"For more than a decade, Californians have struggled with prescription — and increasingly non-prescription — opioid misuse and addiction. The opioid crisis in California, and throughout the country, has shown remarkable staying power and adaptability. Year-over-year data shows a roller coaster journey, as policy and other interventions are effectively able to bring down overdoses and deaths for several years, only to see the epidemic morph, overdoses and deaths rise, and the crisis again worsen.
The opioid epidemic is closely tied to other trends in the state and the country. The recent sharp rise in opioid addiction was largely a function of unchecked and poorly understood prescription pain management. However, in recent years, despite effective interventions that have decreased prescription opioid-associated overdoses and deaths, the epidemic has become increasingly tied to heroin use, with a dramatic increase in overdoses and deaths due to the influx into the state of synthetic opioids, especially fentanyl, a highly potent synthetic opioid. As California, and the nation, has seen rising rates of social inequity, homelessness, mental illness, and despair, so too do we see increases in opioid abuse, addiction, overdose and deaths, especially among those most marginalized in our society.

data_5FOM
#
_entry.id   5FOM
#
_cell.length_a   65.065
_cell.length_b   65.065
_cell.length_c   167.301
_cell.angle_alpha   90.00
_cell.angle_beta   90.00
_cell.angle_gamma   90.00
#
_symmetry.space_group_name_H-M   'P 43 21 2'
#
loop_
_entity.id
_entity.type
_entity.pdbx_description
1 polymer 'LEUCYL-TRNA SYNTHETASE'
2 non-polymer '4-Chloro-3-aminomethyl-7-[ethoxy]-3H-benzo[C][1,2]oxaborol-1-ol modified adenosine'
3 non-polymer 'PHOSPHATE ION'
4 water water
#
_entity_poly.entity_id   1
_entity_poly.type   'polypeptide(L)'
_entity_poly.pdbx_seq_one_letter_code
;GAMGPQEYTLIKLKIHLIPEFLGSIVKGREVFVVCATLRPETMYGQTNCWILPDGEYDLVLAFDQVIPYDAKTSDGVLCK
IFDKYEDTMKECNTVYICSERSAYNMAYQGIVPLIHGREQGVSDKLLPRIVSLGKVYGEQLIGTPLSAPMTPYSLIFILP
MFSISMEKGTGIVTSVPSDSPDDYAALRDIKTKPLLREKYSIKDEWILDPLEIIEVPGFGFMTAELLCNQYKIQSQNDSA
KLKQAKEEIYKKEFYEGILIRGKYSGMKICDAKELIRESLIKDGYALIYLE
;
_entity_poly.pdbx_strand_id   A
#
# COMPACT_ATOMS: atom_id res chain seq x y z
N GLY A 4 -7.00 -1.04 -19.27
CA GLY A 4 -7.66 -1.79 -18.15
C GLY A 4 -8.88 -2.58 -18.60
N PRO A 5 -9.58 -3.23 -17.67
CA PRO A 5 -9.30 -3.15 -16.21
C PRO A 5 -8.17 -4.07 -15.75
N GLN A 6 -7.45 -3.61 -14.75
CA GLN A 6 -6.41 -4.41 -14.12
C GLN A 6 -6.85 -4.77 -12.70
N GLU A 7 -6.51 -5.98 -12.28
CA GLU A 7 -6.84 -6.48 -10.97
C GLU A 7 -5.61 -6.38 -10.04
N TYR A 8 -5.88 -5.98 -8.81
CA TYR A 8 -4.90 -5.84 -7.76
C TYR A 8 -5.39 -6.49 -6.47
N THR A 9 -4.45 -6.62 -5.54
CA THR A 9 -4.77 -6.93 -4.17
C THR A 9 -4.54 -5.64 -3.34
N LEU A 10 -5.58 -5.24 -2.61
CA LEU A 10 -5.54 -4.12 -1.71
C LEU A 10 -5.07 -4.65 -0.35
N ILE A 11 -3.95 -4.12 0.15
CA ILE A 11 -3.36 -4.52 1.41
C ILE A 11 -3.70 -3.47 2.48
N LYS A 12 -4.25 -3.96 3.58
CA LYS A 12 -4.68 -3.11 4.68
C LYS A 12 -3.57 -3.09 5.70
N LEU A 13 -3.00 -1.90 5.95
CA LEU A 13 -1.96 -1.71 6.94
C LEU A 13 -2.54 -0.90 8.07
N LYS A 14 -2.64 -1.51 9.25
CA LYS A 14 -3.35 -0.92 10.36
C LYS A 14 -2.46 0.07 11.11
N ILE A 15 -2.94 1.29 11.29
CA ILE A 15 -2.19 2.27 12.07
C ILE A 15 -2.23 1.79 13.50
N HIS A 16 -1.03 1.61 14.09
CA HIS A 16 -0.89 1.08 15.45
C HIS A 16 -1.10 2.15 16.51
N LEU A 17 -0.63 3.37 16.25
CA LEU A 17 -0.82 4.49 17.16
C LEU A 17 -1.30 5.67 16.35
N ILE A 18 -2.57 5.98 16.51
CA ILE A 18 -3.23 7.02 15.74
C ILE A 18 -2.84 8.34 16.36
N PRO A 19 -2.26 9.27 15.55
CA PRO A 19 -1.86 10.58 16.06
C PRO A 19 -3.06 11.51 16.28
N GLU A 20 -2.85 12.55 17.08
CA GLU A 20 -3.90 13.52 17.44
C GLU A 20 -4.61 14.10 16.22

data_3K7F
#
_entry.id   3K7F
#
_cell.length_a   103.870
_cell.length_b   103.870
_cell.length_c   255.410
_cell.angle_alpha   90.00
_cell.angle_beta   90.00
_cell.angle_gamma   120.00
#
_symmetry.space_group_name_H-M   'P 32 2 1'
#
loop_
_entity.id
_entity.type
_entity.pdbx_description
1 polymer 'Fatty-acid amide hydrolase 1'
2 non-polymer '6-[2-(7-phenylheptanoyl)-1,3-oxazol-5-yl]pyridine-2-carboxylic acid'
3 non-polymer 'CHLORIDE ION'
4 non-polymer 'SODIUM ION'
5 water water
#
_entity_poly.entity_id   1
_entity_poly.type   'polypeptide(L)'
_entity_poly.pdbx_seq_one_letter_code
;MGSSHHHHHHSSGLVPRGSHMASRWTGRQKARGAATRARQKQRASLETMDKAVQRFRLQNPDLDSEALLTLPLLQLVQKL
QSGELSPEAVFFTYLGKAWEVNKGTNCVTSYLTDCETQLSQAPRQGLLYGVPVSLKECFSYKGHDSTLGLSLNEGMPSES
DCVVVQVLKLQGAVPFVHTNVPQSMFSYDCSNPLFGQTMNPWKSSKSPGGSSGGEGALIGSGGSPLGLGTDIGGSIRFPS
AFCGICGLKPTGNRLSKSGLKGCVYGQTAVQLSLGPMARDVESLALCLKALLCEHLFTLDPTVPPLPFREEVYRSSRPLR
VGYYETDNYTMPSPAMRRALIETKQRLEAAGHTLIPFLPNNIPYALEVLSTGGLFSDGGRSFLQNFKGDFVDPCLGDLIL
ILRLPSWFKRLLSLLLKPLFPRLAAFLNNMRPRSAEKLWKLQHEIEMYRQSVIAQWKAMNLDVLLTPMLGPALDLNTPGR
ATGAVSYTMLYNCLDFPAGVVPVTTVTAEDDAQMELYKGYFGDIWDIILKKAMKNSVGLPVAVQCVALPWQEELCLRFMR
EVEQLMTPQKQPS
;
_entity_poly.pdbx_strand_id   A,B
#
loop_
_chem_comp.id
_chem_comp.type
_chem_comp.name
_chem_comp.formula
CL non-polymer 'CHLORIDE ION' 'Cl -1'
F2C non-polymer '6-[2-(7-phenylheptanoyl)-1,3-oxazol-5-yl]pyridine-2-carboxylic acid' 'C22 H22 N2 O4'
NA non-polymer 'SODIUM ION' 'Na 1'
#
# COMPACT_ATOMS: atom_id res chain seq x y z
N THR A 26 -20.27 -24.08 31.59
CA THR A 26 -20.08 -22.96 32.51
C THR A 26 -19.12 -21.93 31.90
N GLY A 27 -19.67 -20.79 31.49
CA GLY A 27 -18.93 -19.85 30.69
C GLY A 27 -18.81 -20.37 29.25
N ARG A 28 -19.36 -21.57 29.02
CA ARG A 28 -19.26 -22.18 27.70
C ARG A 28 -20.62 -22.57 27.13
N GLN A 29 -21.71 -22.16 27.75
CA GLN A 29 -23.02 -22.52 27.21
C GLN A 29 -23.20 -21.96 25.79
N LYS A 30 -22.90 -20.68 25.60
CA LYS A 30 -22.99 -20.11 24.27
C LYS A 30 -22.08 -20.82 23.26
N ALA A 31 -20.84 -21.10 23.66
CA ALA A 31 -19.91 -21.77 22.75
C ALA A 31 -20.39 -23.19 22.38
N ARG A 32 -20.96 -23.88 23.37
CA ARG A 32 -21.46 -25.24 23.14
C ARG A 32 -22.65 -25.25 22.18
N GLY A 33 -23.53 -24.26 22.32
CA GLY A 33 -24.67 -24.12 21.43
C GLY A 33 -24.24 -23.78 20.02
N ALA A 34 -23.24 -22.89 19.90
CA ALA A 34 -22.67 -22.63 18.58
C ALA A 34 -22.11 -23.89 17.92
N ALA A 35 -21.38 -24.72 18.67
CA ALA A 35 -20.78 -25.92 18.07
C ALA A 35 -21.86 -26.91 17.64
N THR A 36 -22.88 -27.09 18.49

The State of California, working in partnership with health care, academia, philanthropy, and at the community level, has taken a collective action approach and built a structure, anchored by the Statewide Opioid Safety Workgroup, to track the epidemic and pivot policy and programmatic interventions to address the changing realities of addiction in the state.
Because of our collective efforts, California has consistently had rates below the national average. Yet, the magnitude of the impact of the epidemic is great, and the work of the state and our partners is ongoing."
Dr. Karen Smith, State Public Health Officer and CDPH Director